The suspense-filled wait for Toyota Motor Corp’s first quarter profits is finally over. Some expected (hoped?) that ToMoCo would pay dearly for the recalls. Others consulted their crystal ball that said that Toyota might have netted more than a billion US in the first quarter. They were all wrong. Way off the mark. Not even on the same planet.
According to a communiqué sent out today by Toyota, net income increased from a loss of 77.8 billion yen in the same quarter last year to 190.4 billion yen this year. That, ladies and gentlemen, equates $2.2b in today’s dollars. According to The Nikkei [sub], the reasons for all that profit are “recovering sales at home and abroad,” along with “the company’s efforts to slash costs,” and last but not least “a operating profit of 211.6 billion yen” ($2.47b). Where does all that money really come from?
- Japan, operating loss of 27.5 billion yen (-$320m)
- North America, operating income of 109.7 billion yen ($1.28b)
- Europe, operating loss of 6.8 billion yen (-$80m)
- Asia, operating income of 90.2 billion yen ($1.05b))
- Central and South America, Oceania and Africa, operating income of 41.0 billion yen (-$480m)
- Financial services, operating income of 115.1 billion yen ($1.34b)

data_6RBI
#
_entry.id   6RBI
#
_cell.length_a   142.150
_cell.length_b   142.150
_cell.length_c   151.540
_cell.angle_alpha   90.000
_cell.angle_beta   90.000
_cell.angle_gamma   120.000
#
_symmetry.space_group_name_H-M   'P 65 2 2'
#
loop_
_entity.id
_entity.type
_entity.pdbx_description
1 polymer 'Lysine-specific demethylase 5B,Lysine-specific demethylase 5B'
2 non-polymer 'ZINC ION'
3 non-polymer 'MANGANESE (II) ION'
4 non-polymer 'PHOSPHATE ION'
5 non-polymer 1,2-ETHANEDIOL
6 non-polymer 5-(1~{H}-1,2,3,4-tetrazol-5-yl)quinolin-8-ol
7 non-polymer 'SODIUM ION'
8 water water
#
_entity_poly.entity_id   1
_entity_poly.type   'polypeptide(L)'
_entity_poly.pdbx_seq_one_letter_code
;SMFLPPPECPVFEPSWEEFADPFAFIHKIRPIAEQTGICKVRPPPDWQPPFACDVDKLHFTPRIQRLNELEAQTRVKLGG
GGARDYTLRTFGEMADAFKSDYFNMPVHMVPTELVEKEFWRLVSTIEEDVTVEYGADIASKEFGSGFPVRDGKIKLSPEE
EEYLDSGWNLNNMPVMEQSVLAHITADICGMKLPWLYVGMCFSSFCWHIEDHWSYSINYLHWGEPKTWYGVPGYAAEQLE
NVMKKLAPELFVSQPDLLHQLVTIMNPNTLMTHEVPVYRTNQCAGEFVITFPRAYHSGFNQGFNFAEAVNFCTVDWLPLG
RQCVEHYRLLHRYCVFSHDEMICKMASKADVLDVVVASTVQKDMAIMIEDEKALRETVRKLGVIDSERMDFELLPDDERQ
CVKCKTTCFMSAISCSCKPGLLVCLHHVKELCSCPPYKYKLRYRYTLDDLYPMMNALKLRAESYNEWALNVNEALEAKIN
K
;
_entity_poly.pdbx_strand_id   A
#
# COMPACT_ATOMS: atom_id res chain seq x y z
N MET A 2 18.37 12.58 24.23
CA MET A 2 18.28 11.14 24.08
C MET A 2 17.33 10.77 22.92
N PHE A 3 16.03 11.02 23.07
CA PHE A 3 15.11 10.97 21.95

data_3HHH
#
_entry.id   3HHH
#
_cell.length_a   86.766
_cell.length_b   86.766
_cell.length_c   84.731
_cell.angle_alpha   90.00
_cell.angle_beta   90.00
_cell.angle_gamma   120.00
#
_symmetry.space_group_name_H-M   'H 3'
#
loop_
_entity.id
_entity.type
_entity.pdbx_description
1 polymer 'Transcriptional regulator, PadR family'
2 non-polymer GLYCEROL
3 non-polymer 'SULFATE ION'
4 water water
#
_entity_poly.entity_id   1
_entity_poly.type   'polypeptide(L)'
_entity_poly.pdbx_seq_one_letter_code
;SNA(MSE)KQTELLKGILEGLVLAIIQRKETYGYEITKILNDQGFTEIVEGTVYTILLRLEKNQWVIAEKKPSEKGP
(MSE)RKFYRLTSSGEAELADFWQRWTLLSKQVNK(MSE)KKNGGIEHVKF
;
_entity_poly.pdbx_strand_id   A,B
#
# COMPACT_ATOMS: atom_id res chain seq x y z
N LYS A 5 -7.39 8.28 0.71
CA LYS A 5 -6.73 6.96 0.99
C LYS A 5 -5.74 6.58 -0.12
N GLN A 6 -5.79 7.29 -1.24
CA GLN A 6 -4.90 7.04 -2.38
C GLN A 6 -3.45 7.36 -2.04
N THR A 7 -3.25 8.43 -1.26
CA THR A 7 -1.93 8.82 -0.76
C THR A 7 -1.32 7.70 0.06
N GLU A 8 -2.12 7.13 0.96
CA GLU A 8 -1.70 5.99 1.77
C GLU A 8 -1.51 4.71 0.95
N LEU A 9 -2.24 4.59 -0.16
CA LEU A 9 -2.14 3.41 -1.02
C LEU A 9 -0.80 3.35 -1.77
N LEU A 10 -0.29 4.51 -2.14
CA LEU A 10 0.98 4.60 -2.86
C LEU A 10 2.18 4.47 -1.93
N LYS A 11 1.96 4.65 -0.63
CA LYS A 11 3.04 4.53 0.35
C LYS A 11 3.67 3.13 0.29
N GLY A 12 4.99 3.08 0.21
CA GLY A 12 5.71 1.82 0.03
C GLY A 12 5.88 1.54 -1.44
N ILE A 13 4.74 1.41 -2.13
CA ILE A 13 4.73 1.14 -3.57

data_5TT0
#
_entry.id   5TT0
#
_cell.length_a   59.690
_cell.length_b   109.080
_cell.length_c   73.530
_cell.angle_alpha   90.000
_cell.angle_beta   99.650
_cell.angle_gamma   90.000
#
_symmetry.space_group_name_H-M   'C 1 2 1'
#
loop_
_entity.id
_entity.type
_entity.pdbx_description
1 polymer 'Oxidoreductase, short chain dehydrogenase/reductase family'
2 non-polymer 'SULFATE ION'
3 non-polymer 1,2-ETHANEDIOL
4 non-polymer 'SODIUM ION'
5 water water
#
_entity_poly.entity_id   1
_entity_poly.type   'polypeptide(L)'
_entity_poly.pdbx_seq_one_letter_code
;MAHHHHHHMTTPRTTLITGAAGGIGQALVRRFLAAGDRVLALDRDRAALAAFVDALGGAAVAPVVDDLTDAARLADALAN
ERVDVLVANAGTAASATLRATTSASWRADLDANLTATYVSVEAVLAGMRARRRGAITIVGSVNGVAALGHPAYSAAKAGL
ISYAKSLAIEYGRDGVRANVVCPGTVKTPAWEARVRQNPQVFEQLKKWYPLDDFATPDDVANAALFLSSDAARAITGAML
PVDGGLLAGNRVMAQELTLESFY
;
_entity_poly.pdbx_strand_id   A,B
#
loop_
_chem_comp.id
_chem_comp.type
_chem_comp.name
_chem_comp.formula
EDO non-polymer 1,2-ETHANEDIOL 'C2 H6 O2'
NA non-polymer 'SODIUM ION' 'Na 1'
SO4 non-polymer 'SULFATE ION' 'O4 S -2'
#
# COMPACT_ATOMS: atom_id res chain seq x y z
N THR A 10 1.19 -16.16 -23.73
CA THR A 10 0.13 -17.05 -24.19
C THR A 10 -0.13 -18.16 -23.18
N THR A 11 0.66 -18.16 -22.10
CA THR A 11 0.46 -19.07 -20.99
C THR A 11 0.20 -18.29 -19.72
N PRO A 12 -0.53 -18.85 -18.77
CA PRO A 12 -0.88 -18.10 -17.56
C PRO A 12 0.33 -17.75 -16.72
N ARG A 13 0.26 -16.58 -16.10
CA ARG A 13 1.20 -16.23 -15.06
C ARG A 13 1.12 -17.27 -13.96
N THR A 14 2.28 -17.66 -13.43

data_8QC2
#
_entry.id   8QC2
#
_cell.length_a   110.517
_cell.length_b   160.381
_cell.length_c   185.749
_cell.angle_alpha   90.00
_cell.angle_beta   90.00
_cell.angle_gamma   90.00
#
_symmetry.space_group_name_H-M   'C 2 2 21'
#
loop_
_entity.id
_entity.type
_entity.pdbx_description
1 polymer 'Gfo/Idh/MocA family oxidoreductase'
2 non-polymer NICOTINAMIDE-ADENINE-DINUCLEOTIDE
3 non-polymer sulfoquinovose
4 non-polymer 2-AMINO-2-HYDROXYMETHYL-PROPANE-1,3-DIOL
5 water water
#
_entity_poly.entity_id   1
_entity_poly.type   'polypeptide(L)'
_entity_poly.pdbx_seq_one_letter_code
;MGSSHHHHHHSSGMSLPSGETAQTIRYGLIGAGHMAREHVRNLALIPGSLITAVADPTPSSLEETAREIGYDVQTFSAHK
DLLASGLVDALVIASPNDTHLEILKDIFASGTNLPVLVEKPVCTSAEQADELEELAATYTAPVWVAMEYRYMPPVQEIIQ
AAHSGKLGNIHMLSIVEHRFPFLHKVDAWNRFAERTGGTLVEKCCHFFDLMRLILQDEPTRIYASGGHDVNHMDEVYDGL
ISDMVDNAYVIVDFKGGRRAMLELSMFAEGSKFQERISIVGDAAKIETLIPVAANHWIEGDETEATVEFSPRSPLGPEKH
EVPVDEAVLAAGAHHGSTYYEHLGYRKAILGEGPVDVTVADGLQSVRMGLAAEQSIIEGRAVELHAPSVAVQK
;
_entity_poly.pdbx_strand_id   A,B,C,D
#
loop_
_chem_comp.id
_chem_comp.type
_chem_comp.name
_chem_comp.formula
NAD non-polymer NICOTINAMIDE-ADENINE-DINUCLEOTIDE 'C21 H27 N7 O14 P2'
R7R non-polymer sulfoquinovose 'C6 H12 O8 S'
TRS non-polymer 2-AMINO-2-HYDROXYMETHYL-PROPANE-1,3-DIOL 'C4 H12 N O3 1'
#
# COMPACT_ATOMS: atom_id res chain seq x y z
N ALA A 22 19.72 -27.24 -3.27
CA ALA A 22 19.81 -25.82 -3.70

The biggest source of income of Toyota is North America, followed by “Asia.” Toyota needs to get stronger in China to shelter itself from possible additional U.S. fallout. The very biggest source is Financial Services, which wasn’t even included in the operating profit of 211.6 billion yen. (And in case you are nitpicking: The table is missing 5 billion yen.)
Financial Services is a high margin business for any auto maker, it’s hard to live on cars alone without a captive financing arm. TMC made all that money in banking due to “a large decrease in the costs related to loan losses and residual losses in Financial Services,” as TMC Senior Managing Director Takahiko Ijichi explained
For the rest of the 2011 fiscal year, which runs from April to March the next year, TMC very cautiously revised its consolidated vehicle sales from 7.29m to 7.38m units, a mere increase of 90K units more than announced in their May 2010 forecast. For the full fiscal year, TMC likewise cautiously up-revised it’s expected net income to 340 billion yen ($4m), a smidgen of an improvement over the 310 billion yen predicted in May.
For the rest of the year, Ijichi struggles with ” a lack of visibility concerning currency movements and the possible backlash in demand after the end of the demand-stimulus programs in Japan.” That’s bean counter-speak for “we have no idea, but we are worried.” Better worried now than caught flatfooted later.